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Former Sharp Shop Building – 128 South Lucile Street – Seattle WA

A core component of what I choose to photograph and write about are topics that hide in plain sight – the small details that define a place and are rather temporal since these details are plowed under by the blade of change pulled along by endless time. In the rich dirt, I find examples of how my city lives and on occasion places that define Seattle.

One of the enduring things I learned over the years in trying to get good at what I do is that successful output comes after much failure caused by simply not having a deep understanding of the subject at hand. Some artists are so utterly gifted that raw talent is all that is needed to produce masterwork after masterwork, a condition nature did not bake into my DNA. To compensate for that shortfall I revisit places and ideas again and again until I am, in a sense, able to rub the potatoes and carrots pulled out that rich dirt clean.

Of late, I have been spending a fair amount of time in the industrial parts of Seattle where people rarely would choose to spend their free time. My initial attraction to all this was quite sophomoric and was no different from the kind of stuff that shows up on social media sites in infinite quantity such as images of random graffiti or the general grit and grime found there.

As the days and weeks went by I was finally able to put this place into a larger context and adopted the perspective that to really understand a city one needs to be familiar with where the heavy and hard labor is accomplished.

In Seattle’s case, this region is to the south of downtown and to the west of Interstate 5. There one finds our gateway to the world, the Port of Seattle, and the railroad yards that take a substantial amount of those goods to the rest of America.

There one finds a city bus terminal, a cement factory, steel fabricators, scrap yards, the cutting edge technology of Boeing, lumber yards, the central postal center, commercial bakeries, trash haulers, recycle centers, barge companies, anonymous warehouses and office buildings housing enterprises that might as well be anonymous.

There too is found places to buy work clothing make in the same place and in the same manner for the last 100 years and next door a sporting goods store that sells guns, insulated rubber boots, and camping gear that gets hauled around in the back of a pickup.

There one finds all manner of businesses we treat as if they were a relative that had one to many drunken driving arrests and did time in prison. Of course, the ugly fact is such people are family, you are stuck with them for life, and for whom you always save a place at the Thanksgiving dinner table.

This is where you find the outlet stores that have limited hours and sell factory seconds at bargain prices, industrial suppliers that sell chemicals, plastics and screws in bulk, stores that deal in discarded doors and windows, tire stores, towing companies, glass companies, breweries, diesel engine shops, restaurant suppliers, and furniture stores selling cheap sofas that have pop out footrests.

There one finds people living in neighborhoods like Georgetown or South Park that never stood a chance of having a day in the future when people could talk about the glory days. Scattered around in odd places are the cheap motels with illuminated signs proclaiming their name, the price, HBO, and on occasion, with an implied guarantee that everything is now better, that the place is under new management. There is even a rogue skate park located under a bridge that the city, after years and years of effort, just gave up trying to shut down.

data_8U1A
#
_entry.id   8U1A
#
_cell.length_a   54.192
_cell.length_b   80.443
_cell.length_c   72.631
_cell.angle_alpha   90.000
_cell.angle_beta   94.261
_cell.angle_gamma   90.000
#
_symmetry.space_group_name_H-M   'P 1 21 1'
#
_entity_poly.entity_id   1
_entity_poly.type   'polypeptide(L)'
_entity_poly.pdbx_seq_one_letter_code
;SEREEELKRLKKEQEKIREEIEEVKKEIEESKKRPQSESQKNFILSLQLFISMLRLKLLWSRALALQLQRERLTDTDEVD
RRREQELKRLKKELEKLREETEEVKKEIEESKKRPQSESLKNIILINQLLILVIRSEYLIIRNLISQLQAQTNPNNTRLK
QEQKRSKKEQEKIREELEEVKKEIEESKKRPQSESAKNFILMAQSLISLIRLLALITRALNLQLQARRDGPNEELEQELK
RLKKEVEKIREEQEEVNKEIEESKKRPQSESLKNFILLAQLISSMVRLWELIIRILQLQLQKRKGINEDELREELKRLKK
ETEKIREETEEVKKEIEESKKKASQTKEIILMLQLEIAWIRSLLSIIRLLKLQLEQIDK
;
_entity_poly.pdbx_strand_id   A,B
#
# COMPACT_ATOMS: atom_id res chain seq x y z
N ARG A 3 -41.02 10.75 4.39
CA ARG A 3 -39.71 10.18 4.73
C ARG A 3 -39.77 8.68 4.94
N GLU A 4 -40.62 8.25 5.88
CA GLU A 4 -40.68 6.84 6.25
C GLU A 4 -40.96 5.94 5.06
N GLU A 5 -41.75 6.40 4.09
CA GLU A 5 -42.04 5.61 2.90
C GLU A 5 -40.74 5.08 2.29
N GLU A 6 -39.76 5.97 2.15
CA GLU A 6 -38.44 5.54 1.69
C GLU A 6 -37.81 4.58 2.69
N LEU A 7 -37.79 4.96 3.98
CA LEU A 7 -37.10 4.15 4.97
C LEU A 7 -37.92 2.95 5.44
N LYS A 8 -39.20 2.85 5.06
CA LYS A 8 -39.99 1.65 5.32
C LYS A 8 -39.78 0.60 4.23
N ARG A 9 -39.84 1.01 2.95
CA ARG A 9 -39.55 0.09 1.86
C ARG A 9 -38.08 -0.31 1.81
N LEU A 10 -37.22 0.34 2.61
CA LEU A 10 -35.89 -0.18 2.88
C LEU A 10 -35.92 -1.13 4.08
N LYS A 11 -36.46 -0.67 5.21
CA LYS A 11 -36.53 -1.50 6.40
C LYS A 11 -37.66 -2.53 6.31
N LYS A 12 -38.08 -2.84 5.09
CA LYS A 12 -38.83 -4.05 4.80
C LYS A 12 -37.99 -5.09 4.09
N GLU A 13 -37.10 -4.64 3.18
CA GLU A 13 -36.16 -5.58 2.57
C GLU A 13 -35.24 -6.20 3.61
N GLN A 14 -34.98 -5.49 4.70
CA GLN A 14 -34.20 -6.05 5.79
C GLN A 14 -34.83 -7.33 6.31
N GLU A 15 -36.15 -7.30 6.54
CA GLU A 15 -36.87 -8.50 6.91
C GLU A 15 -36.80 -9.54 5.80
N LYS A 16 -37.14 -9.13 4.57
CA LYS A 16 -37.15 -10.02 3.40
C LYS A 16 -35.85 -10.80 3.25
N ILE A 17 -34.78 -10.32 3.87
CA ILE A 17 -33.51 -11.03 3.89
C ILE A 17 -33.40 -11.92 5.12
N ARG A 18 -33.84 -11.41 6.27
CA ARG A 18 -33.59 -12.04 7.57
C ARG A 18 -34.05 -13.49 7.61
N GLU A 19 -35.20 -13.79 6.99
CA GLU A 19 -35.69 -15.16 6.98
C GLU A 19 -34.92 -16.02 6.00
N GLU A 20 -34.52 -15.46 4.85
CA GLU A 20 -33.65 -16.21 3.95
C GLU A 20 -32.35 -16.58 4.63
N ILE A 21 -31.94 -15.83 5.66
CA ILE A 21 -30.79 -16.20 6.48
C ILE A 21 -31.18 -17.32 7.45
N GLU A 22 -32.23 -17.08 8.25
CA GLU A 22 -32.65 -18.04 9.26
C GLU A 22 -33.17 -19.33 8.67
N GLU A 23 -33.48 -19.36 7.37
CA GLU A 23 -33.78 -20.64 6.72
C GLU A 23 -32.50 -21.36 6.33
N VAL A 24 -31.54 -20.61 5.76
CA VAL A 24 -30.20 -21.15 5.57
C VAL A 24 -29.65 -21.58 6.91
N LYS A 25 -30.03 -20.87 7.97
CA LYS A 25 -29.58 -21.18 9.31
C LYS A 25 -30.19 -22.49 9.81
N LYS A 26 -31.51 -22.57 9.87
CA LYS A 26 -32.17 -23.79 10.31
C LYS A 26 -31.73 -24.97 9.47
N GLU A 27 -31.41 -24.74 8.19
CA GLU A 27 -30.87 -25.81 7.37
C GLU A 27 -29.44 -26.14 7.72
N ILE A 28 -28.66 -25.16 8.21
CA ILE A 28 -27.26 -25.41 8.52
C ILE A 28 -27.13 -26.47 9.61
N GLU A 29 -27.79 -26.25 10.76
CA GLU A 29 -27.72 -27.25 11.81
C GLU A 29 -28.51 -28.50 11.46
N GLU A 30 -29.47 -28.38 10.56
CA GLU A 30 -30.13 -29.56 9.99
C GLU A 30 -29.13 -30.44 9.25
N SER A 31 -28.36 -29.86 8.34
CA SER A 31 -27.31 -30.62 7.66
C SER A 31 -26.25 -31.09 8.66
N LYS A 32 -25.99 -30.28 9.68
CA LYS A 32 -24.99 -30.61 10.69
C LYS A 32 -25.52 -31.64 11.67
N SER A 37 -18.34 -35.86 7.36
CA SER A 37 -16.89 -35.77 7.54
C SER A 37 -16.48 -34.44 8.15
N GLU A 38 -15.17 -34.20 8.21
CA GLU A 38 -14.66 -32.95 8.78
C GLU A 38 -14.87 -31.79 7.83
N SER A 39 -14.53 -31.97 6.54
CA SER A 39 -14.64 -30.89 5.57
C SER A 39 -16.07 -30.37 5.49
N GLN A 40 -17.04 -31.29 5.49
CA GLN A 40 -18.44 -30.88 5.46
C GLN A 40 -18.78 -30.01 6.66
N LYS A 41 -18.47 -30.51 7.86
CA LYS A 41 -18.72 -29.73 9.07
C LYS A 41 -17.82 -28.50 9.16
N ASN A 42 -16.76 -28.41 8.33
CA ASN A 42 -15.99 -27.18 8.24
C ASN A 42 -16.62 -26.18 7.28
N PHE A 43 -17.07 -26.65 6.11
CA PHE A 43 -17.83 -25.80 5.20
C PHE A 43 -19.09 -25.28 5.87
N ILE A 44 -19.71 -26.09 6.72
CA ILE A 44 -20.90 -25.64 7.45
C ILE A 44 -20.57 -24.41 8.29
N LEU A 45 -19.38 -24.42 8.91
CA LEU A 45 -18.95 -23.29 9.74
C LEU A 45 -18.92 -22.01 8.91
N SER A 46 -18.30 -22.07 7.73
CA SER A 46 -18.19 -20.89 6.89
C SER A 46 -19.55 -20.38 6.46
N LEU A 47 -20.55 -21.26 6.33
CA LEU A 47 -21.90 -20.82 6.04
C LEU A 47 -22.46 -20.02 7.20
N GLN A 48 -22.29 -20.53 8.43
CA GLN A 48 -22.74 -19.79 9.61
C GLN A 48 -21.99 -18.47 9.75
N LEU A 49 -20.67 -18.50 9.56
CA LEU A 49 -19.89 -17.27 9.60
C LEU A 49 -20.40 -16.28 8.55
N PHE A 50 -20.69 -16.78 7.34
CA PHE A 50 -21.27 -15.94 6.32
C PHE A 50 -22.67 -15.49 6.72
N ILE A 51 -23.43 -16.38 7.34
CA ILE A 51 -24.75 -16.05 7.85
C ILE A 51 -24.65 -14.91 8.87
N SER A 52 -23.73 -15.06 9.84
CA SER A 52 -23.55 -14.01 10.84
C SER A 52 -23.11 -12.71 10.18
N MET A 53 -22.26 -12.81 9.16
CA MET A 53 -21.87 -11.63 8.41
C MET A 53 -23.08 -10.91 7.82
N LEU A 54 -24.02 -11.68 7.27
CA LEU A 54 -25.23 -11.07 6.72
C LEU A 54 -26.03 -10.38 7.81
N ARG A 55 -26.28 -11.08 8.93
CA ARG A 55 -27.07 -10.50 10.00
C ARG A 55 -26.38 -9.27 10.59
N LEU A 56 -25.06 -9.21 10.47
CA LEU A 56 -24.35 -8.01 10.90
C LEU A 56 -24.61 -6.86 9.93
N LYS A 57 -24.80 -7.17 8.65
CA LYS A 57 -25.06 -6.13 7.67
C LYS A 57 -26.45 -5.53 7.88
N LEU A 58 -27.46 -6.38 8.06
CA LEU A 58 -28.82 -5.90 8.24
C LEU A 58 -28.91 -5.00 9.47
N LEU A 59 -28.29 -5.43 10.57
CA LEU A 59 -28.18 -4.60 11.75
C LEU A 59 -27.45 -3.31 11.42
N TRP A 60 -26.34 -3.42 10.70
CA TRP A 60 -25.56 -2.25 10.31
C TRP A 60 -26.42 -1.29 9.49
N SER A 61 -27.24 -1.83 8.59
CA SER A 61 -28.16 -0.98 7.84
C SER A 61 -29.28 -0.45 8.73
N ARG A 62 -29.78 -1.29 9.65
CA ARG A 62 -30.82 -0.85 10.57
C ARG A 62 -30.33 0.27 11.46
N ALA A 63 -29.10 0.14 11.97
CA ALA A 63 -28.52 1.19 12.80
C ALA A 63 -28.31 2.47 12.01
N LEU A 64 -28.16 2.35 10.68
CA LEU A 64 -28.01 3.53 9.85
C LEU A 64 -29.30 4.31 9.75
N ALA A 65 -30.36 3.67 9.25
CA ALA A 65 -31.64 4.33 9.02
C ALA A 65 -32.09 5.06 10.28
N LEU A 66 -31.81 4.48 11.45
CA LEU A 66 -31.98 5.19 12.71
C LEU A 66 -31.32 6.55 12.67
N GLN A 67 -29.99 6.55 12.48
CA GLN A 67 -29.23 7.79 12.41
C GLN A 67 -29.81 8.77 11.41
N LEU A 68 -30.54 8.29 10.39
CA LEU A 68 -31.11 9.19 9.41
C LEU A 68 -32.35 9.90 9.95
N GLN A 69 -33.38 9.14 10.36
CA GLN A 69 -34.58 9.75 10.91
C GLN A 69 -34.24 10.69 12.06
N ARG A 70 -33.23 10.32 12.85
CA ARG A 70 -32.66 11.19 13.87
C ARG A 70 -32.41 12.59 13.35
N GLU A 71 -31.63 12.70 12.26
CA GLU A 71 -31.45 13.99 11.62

There one finds small restaurants specializing in such delicacies as teriyaki, chili dogs, burgers, or thick deli sandwiches that come with a pickle. Most of them seem to struggle to stay alive and are often open long after the workers in the area have left for the day. I sometimes drop into them at these times and I get the impression that the people behind the counter are the owners who more or less live at work or use it as a refuge from an uncomfortable home life.

They rhythm of this region is stark. By day it is full on activity with the sights and sounds of America at work buying and selling, repairing, fabricating, transporting and accounting for the million and one details that make our uptown, downtown lives possible. By night, the place goes quiet and it is left to be watched over by security guards wearing official looking badges and driving cars with vaguely official looking decals on the side with amber-colored light bars on the roof.

When we think of major cities we get tangled up by the glamour of famous things like the Space Needle the Pike Place Market, Elliot Bay, Safeco Field, the Paramount Theater, or Alki Beach. For us that have been here for a time we focus on the places where we touch and taste the city on a daily basis, our neighborhoods like Lower Queen Anne, Capitol Hill, Ballard, Wallingford, Madison Park, Mt. Baker, Rainer Beach, Leschi, or Green Lake.

But it wasn’t until I embarked on spending time down by the Duwamish River that I began to understand where Seattle’s heart located and why. And by heart I don’t mean some meta physical state, instead I mean a physical place that supplies all that life-sustaining stuff we use all the time without a thought or a care.

Now I need to wash my hands and scrape some of that soil out from under my fingernails.

Copyright 2013 By Katherine Johnson – All Rights Reserved

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